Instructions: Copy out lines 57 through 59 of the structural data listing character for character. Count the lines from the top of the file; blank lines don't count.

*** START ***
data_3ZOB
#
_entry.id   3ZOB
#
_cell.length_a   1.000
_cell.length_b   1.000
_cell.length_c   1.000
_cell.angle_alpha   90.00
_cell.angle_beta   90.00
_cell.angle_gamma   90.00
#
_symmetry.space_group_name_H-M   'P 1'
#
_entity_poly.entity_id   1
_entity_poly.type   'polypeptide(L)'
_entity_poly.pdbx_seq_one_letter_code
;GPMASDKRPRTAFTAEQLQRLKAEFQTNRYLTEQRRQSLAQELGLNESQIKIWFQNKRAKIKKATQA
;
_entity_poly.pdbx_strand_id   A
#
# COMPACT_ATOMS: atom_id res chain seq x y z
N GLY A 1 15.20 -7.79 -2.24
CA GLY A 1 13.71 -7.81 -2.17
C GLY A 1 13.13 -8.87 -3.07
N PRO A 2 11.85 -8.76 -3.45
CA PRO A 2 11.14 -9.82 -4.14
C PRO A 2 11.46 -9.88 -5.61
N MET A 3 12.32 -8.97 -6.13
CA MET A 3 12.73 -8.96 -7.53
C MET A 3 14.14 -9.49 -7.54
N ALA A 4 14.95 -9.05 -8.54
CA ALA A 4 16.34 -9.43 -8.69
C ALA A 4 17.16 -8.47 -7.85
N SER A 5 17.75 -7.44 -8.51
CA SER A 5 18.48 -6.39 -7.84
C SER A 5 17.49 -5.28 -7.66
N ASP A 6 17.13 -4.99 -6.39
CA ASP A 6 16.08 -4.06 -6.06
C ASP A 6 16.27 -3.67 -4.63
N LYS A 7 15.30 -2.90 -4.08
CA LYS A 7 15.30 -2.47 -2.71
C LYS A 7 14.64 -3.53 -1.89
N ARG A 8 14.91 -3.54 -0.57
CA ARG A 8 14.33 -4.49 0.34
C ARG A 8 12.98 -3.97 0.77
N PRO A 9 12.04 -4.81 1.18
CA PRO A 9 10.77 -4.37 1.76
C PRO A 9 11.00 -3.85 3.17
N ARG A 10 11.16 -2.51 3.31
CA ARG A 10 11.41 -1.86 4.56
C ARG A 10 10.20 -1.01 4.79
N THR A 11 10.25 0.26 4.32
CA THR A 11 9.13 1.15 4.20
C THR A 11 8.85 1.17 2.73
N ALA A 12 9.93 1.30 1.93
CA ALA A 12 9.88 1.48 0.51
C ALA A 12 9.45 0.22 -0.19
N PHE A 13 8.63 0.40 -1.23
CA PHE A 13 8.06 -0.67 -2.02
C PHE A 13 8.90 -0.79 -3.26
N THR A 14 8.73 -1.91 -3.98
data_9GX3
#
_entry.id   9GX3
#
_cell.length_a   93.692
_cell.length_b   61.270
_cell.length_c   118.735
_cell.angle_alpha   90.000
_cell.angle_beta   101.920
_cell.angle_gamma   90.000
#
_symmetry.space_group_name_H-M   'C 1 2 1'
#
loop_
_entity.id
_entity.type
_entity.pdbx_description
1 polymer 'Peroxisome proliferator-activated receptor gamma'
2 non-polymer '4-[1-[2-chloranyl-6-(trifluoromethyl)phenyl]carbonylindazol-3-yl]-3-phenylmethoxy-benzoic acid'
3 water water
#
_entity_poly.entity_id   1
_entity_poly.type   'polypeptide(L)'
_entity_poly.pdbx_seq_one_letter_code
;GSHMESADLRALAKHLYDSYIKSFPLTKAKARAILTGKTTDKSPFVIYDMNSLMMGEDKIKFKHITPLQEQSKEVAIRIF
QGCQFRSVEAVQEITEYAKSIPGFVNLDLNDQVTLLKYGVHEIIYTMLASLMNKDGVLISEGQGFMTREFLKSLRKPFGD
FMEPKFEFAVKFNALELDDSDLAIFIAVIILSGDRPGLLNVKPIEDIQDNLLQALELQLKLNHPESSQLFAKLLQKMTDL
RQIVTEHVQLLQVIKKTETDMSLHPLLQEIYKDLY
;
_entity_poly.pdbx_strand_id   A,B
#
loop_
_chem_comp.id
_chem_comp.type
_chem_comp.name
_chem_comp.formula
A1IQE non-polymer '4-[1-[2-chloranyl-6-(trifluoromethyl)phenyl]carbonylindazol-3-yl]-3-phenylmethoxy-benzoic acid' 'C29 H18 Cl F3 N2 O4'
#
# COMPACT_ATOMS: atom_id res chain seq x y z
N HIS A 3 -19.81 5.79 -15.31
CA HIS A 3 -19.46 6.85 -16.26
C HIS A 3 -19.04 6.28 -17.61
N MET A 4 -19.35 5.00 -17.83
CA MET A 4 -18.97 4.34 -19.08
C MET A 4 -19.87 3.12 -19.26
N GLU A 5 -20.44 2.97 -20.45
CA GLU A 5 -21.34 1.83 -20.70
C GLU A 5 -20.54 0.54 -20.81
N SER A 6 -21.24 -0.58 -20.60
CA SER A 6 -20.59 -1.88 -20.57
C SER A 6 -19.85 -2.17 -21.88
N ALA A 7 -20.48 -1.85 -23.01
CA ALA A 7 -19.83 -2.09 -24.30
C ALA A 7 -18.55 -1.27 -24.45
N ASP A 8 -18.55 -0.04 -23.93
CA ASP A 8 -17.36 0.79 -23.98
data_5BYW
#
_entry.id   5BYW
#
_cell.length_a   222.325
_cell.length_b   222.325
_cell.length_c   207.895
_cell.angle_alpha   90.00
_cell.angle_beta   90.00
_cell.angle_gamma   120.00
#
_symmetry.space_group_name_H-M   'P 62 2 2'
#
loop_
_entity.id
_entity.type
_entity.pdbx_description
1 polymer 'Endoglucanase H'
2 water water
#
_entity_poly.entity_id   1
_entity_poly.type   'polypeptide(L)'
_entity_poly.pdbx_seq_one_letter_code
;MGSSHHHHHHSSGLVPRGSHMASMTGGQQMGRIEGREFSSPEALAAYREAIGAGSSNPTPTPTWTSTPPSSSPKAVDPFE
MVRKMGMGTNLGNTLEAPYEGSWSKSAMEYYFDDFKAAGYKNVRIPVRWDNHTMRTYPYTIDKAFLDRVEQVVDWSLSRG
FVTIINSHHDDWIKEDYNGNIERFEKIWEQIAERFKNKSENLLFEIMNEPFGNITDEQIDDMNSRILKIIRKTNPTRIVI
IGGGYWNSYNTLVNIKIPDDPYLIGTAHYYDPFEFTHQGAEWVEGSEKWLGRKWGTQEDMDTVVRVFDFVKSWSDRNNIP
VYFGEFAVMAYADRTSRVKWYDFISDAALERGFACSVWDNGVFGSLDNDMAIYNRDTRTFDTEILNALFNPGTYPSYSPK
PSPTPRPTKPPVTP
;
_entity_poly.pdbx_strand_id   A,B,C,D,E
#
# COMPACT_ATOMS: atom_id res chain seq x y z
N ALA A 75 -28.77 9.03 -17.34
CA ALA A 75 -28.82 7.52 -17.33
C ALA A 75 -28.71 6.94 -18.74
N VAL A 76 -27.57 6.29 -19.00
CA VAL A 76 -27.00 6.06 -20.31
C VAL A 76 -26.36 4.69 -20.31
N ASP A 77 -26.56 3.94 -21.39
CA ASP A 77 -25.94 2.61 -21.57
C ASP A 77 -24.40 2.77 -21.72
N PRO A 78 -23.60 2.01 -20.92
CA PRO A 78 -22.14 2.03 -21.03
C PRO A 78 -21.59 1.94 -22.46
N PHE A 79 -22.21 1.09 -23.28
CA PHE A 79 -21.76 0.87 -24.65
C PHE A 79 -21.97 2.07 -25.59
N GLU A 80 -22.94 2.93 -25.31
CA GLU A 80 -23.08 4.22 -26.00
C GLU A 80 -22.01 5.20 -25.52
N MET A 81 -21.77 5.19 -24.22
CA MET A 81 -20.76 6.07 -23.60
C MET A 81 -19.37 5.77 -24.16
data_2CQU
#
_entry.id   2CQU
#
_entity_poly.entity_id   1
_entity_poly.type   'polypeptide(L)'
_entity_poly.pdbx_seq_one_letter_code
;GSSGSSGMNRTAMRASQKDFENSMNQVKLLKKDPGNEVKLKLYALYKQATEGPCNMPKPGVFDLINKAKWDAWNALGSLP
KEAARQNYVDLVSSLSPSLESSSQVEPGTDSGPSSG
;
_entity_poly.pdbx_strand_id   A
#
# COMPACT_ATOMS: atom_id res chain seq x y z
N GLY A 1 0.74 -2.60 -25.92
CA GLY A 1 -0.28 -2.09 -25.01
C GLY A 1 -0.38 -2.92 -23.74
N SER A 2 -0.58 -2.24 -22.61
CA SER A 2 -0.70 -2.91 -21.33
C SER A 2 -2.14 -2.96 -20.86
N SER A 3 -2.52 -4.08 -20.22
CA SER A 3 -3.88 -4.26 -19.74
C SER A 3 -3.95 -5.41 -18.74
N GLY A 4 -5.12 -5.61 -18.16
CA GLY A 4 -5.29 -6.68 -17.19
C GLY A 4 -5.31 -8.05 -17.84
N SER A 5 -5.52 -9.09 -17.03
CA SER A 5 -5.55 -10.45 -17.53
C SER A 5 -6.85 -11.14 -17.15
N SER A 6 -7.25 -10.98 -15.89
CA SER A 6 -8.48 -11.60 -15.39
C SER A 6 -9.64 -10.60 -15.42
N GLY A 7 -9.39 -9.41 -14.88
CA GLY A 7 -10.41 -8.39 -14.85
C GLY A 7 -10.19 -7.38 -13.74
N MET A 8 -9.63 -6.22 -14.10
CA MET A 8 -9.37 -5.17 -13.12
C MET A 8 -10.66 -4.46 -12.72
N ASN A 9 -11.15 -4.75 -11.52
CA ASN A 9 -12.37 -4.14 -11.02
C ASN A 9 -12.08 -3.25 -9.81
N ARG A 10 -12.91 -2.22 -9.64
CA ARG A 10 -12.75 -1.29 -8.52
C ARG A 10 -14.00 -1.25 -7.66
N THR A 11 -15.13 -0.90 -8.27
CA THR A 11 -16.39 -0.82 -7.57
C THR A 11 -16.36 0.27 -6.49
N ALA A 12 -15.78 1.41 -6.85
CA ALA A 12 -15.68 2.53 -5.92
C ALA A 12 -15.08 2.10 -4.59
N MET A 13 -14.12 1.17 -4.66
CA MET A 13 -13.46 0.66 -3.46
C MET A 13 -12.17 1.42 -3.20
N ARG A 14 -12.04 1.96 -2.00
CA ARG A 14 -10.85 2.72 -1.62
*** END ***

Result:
C ALA A 12 9.45 0.22 -0.19
N PHE A 13 8.63 0.40 -1.23
CA PHE A 13 8.06 -0.67 -2.02